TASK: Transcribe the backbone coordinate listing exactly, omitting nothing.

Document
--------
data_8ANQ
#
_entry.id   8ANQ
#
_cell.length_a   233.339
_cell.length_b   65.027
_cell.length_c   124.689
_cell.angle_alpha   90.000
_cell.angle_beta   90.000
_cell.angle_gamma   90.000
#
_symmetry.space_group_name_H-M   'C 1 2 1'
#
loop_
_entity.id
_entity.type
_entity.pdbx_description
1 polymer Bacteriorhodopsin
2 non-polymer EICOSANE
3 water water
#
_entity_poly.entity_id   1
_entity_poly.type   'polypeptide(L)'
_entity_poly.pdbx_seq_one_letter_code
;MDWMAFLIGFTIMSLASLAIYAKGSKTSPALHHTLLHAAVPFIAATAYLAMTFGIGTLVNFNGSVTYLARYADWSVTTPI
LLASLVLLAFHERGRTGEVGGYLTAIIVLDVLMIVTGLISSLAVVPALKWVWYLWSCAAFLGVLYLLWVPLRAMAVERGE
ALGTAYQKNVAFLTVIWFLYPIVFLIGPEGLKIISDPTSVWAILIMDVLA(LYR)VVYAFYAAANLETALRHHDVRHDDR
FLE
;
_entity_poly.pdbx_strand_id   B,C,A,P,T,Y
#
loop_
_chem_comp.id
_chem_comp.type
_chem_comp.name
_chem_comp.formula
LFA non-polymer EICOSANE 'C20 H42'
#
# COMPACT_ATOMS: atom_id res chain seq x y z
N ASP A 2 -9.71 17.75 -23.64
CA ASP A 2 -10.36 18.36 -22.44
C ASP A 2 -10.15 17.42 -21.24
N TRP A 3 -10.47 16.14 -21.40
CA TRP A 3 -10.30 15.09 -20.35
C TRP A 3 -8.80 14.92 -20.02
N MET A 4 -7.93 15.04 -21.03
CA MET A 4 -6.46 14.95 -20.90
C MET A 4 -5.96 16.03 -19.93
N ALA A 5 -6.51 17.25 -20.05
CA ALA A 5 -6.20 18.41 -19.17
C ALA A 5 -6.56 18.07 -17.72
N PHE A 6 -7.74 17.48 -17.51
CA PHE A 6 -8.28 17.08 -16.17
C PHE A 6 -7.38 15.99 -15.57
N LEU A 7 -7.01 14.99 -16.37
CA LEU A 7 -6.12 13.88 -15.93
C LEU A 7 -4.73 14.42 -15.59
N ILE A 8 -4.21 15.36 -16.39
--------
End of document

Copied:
data_8ANQ
#
_entry.id   8ANQ
#
_cell.length_a   233.339
_cell.length_b   65.027
_cell.length_c   124.689
_cell.angle_alpha   90.000
_cell.angle_beta   90.000
_cell.angle_gamma   90.000
#
_symmetry.space_group_name_H-M   'C 1 2 1'
#
loop_
_entity.id
_entity.type
_entity.pdbx_description
1 polymer Bacteriorhodopsin
2 non-polymer EICOSANE
3 water water
#
_entity_poly.entity_id   1
_entity_poly.type   'polypeptide(L)'
_entity_poly.pdbx_seq_one_letter_code
;MDWMAFLIGFTIMSLASLAIYAKGSKTSPALHHTLLHAAVPFIAATAYLAMTFGIGTLVNFNGSVTYLARYADWSVTTPI
LLASLVLLAFHERGRTGEVGGYLTAIIVLDVLMIVTGLISSLAVVPALKWVWYLWSCAAFLGVLYLLWVPLRAMAVERGE
ALGTAYQKNVAFLTVIWFLYPIVFLIGPEGLKIISDPTSVWAILIMDVLA(LYR)VVYAFYAAANLETALRHHDVRHDDR
FLE
;
_entity_poly.pdbx_strand_id   B,C,A,P,T,Y
#
loop_
_chem_comp.id
_chem_comp.type
_chem_comp.name
_chem_comp.formula
LFA non-polymer EICOSANE 'C20 H42'
#
# COMPACT_ATOMS: atom_id res chain seq x y z
N ASP A 2 -9.71 17.75 -23.64
CA ASP A 2 -10.36 18.36 -22.44
C ASP A 2 -10.15 17.42 -21.24
N TRP A 3 -10.47 16.14 -21.40
CA TRP A 3 -10.30 15.09 -20.35
C TRP A 3 -8.80 14.92 -20.02
N MET A 4 -7.93 15.04 -21.03
CA MET A 4 -6.46 14.95 -20.90
C MET A 4 -5.96 16.03 -19.93
N ALA A 5 -6.51 17.25 -20.05
CA ALA A 5 -6.20 18.41 -19.17
C ALA A 5 -6.56 18.07 -17.72
N PHE A 6 -7.74 17.48 -17.51
CA PHE A 6 -8.28 17.08 -16.17
C PHE A 6 -7.38 15.99 -15.57
N LEU A 7 -7.01 14.99 -16.37
CA LEU A 7 -6.12 13.88 -15.93
C LEU A 7 -4.73 14.42 -15.59
N ILE A 8 -4.21 15.36 -16.39